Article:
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Tuesday, November 30, 2021

$ 900,000 raised for a man released after 43 years in prison

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Thousands of people are raising money online for a Missouri man who served 43 years in prison for a crime he did not commit.

Kevin Strickland, 62, was exonerated Tuesday morning after serving decades at the Western Missouri Correctional Center in Cameron, Missouri. Strickland was convicted in 1979 of one count of capital murder and two counts of second degree murder in a triple homicide. He received a 50-year life sentence without the possibility of parole for a crime in which, over the years, he maintained he had not been involved.

Chief Judge James Welsh dismissed all criminal charges against Strickland. His release makes his confinement the longest wrongful incarceration in Missouri’s history and one of the longest in the nation, according to the National Registry of Exonerations.

The Midwest Innocence Project created a GoFundMe account to help Strickland restart his life, as he does not qualify for assistance from the state of Missouri.

In Missouri, only those cleared through DNA testing are eligible for $ 50 per day of post-conviction confinement, according to the Innocence Project. That was not the case with Strickland.

As of Thursday afternoon, donations for Strickland had exceeded $ 910,000.

The fund was created over the summer with the goal of raising US $ 7,500, which the fund says would amount to approximately US $ 175 for each year Strickland spent wrongfully convicted.

Thirty-six states and Washington, DC, have laws on the books that offer compensation to those exonerated, according to the Innocence Project. The federal standard for compensating those who are wrongfully convicted is a minimum of US $ 50,000 per year of incarceration, plus an additional amount for each year spent on death row.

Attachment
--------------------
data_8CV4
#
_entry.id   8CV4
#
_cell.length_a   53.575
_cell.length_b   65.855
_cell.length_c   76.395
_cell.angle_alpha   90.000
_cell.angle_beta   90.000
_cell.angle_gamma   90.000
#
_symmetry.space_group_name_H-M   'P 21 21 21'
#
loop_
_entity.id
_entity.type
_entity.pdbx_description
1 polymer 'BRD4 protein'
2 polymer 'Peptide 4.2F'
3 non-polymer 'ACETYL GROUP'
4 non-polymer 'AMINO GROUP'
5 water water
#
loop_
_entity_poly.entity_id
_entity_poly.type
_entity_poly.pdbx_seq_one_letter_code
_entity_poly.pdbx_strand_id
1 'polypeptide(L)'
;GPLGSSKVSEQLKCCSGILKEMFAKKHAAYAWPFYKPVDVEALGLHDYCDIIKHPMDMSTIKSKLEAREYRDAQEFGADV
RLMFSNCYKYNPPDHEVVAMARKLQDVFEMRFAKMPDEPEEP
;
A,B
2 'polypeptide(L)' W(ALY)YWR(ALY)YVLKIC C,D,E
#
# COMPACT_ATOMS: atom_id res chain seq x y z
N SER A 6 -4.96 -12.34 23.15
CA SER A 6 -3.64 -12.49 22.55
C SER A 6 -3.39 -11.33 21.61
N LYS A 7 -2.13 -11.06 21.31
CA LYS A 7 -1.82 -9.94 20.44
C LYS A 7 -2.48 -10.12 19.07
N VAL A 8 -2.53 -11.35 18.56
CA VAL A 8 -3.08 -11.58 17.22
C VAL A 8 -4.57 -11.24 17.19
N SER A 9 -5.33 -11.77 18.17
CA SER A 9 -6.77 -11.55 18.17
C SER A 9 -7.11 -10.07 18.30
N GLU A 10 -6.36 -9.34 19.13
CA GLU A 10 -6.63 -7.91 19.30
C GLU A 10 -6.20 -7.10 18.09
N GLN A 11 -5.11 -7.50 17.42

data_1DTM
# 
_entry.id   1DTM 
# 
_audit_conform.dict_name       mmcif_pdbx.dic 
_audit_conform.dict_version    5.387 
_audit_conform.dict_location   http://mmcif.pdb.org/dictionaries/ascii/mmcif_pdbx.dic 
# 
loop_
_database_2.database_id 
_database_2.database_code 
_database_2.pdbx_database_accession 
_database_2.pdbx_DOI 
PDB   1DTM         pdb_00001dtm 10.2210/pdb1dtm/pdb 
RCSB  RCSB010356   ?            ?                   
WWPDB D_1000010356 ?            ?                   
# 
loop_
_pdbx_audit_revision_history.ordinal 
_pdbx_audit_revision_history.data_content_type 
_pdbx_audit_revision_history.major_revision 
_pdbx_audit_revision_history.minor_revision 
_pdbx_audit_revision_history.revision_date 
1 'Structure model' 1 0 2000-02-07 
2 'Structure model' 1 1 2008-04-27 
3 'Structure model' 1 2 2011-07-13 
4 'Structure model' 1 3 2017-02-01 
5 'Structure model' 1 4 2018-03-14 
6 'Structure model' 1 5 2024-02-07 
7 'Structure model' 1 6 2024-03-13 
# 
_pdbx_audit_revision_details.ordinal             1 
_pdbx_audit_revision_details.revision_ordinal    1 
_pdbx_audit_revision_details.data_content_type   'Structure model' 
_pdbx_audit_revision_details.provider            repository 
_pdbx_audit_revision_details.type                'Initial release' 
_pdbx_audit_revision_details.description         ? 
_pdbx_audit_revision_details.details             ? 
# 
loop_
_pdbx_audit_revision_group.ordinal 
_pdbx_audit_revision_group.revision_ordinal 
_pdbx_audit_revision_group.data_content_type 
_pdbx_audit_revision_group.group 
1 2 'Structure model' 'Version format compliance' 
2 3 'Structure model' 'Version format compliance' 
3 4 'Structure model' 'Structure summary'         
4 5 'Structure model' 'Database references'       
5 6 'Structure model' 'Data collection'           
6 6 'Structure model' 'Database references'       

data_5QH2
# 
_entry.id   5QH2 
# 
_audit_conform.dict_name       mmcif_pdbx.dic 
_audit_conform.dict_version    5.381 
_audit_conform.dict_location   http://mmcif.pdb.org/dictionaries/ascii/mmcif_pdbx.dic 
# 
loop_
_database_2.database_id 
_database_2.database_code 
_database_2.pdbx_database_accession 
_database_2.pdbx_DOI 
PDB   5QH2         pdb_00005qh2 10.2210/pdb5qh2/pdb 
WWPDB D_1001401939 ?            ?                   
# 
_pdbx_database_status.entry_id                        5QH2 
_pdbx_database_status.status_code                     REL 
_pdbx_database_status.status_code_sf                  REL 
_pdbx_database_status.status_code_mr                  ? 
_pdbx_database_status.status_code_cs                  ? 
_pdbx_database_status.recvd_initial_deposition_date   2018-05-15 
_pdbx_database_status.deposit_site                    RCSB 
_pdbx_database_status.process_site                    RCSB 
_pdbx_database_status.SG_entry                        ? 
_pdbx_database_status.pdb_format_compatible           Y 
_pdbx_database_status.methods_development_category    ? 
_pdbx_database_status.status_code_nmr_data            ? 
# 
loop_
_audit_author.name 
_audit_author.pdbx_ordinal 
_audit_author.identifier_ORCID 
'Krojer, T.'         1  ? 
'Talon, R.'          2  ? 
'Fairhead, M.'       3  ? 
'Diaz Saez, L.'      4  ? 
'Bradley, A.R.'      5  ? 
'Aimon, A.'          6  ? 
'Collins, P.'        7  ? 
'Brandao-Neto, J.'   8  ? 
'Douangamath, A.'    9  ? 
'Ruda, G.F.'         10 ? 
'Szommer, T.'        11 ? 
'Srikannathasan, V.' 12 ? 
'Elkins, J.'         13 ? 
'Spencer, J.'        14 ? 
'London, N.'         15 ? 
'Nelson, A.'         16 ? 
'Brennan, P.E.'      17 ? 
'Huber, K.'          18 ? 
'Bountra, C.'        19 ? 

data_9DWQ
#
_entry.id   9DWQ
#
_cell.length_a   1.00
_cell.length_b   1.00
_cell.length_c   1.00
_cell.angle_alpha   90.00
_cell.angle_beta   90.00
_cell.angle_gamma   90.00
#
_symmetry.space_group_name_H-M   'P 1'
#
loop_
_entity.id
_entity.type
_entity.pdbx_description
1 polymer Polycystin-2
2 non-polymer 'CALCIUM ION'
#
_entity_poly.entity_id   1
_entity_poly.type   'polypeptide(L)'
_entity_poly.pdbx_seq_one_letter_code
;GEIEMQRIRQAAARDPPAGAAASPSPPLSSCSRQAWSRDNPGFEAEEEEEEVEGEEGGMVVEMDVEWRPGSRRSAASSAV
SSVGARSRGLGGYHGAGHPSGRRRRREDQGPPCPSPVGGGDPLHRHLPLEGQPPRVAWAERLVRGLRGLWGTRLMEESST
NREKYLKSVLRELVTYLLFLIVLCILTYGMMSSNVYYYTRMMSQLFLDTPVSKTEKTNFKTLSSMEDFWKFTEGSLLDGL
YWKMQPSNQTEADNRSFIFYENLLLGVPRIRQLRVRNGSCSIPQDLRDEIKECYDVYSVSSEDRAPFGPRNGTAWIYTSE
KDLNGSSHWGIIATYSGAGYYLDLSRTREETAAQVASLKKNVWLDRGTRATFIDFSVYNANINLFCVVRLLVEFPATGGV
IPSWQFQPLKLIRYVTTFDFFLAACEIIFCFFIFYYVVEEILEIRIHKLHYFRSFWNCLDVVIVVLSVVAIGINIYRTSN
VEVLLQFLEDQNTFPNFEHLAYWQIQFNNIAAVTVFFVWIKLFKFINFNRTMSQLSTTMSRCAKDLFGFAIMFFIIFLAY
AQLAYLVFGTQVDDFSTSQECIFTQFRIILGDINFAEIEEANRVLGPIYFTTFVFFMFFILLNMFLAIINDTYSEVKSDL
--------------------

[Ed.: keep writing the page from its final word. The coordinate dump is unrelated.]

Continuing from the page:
Strickland said he learned of his release through a breaking news report that interrupted the soap opera he was watching Tuesday.

The first thing he did after his release was visit his mother’s grave.

“Knowing that my mother was under that dirt and that I hadn’t had a chance to visit her in the last few years … I went through those tears I made when they told me I was guilty of a crime I didn’t commit.” Strickland told Brianna Keilar from CNN on Wednesday.

His first night out of prison was restless, where thoughts of going back to prison, among others, kept him awake, he said Wednesday.

“I am used to living in a closed and confined cell where I know exactly what is going on with me,” he said. “And being at home and you hear the creaking of the house being installed and the electrical wiring and whatever else … I was a little scared. I thought someone would come looking for me.”


Four people were shot in Kansas City, Missouri, on April 25, 1978, resulting in three deaths, according to CNN affiliate KSHB. The sole survivor of the crime, Cynthia Douglas, who died in 2015, testified in 1978 that Strickland was at the scene of the triple murder.

Douglas suffered a shotgun wound and told police that Vincent Bell and Kiln Adkins were two of the perpetrators. But he didn’t identify Strickland, whom he knew, as at the scene until a day later, according to KSHB, after it was suggested that Strickland’s hair matched Douglas’s description of the shooter. Douglas claimed her initial failure to identify him was due to the use of brandy and marijuana, according to KSHB.

But for the past 30 years, he’s been saying he made a mistake and falsely identified Strickland. According to KSHB, Douglas made efforts to free Strickland through the Midwest Innocence Project.

The two assailants he identified at the scene pleaded guilty to second-degree murder and each ended up serving about 10 years in prison for the crimes, according to Strickland’s attorney, Robert Hoffman.

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